[meteorite-list] need info composition of lunar meteorites

From: Mike Jensen <meteoriteplaya_at_meteoritecentral.com>
Date: Thu, 7 Jun 2007 14:35:35 -0600
Message-ID: <6f9da8300706071335o7652cab9wcf47246ab92ed6f4_at_mail.gmail.com>

Hi Dan
First of all I would like to say welcome to the list. Hope you enjoy it here.

Unfortunately I cannot answer your question but might be able to get
you to a great website that might be able to answer your question. It
is Randy Korotev's site;

Here is some text from the site that more or less agrees with your
points about the mineral anorthite and the rock anorthosite.

"Rocks of the lunar highlands contain a high proportion (70-99%) of a
type of feldspar known as plagioclase. In particular, the plagioclase
of the lunar highlands is the calcium-rich variety known as anorthite
(the more sodium-rich varieties are rare or do not occur on the Moon).
 Mineralogically, a rock composed mostly of the anorthite is called an
anorthosite, and most rocks of the lunar highlands are, in fact,
anorthosites. Lunar scientists often refer to the highlands crust as
"feldspathic," indicating the major mineral, or "anorthositic,"
indicating the major rock type. Anorthite, like all forms of
feldspar, is rich in aluminum and poor iron."

After reading that my head is starting to swim and I'm sure I'll be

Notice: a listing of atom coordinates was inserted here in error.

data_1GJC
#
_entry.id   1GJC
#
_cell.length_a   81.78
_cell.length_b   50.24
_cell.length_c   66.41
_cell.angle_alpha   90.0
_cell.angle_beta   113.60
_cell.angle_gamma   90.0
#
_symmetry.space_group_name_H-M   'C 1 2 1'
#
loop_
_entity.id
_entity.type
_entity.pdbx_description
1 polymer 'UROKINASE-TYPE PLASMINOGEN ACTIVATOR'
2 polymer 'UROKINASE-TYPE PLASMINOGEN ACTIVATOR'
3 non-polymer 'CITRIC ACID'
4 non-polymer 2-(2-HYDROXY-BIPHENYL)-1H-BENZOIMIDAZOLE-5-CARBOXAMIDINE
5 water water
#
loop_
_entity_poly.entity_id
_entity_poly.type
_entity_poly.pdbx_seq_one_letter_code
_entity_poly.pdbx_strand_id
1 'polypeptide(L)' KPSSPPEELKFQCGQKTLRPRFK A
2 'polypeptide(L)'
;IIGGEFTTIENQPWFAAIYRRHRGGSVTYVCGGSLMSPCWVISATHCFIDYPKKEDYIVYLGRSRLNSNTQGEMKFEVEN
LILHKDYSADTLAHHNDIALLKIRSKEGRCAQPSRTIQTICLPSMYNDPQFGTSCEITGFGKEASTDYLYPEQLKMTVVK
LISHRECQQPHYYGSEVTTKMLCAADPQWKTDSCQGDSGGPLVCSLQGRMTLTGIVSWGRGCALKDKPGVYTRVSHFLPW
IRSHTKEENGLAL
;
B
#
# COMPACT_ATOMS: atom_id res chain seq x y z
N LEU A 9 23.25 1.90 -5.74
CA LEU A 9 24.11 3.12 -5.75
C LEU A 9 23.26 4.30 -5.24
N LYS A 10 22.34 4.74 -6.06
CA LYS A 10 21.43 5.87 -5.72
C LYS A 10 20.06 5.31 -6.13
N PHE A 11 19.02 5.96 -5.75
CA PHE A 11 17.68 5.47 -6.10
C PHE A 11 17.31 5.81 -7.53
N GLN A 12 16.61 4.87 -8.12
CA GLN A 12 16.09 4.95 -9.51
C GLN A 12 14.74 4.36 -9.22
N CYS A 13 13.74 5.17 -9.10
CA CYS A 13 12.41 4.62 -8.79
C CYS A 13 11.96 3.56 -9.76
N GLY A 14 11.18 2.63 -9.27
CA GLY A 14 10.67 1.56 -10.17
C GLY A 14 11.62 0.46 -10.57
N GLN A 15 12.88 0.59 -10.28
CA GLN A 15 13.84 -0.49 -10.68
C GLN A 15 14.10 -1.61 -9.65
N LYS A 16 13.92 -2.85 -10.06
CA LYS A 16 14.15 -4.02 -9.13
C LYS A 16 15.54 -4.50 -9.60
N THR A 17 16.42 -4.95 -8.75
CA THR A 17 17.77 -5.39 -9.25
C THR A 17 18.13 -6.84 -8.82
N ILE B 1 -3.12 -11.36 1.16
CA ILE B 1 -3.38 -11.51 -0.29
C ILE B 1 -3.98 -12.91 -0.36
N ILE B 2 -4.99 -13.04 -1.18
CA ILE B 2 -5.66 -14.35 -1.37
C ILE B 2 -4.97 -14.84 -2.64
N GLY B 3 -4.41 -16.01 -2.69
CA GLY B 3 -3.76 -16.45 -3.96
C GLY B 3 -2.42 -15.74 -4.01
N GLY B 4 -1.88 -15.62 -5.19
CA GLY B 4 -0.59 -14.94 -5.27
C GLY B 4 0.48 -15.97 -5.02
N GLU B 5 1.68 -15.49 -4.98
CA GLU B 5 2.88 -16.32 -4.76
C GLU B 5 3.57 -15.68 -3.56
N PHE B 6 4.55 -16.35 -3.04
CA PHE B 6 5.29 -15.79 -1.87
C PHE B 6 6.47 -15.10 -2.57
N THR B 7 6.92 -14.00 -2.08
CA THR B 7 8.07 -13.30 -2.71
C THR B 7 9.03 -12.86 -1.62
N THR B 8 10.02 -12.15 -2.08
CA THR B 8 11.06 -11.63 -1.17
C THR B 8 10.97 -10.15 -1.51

having nightmares about phase diagrams, triclinic vs monoclinic
crystals and what the hell that bar means over the second number of
the crystal indices.

If the site does not have your answer I suspect Randy will answer it
directly as he is a list member. Once again welcome to "the list".

Mike Jensen
Jensen Meteorites
16730 E Ada PL
Aurora, CO 80017-3137
IMCA 4264
website: www.jensenmeteorites.com
On 6/7/07, Fight Spam <cutspam at yahoo.com> wrote:
> Hi,
> I joined this list at the behest of someone from the
> IMCA based on concerns I have with something being
> advertised as a meteorite.  Among other errors and
> misstatements, the ad states that "Anorthosite was
> found in all the rocks returned from the Moon..."  As
> a mineralogist I find this difficult to believe.
> Anorthosite is defined as a rock type that contains
> >90% feldspar and is off-white in color, with perhaps
> a few inclusions of other minerals.  On the other
> hand, anorthite (note the subtle difference in
> spelling) is a mineral species consisting of anorthite
> feldspar, the calcic end member of the plagioclase
> series.  To make things more confusing, anorthite
> occurs as a component of anorthosite, but the two
> words mean quite different things.
> I sent two e-mails to the seller via eBay, and have
> received no response.  I would have liked to think the
> seller simply made some mistakes and listed a common
> terrestrial rock as a meteorite, but the lack of
> response gives me doubt.  However, I am also curious
> about where he might have obtained the statement with
> which I opened this note, as far as whether the
> original publication indeed says "anorthite" and that
> is simply a mistype on his part.
> Thanks,
> Dan
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Received on Thu 07 Jun 2007 04:35:35 PM PDT

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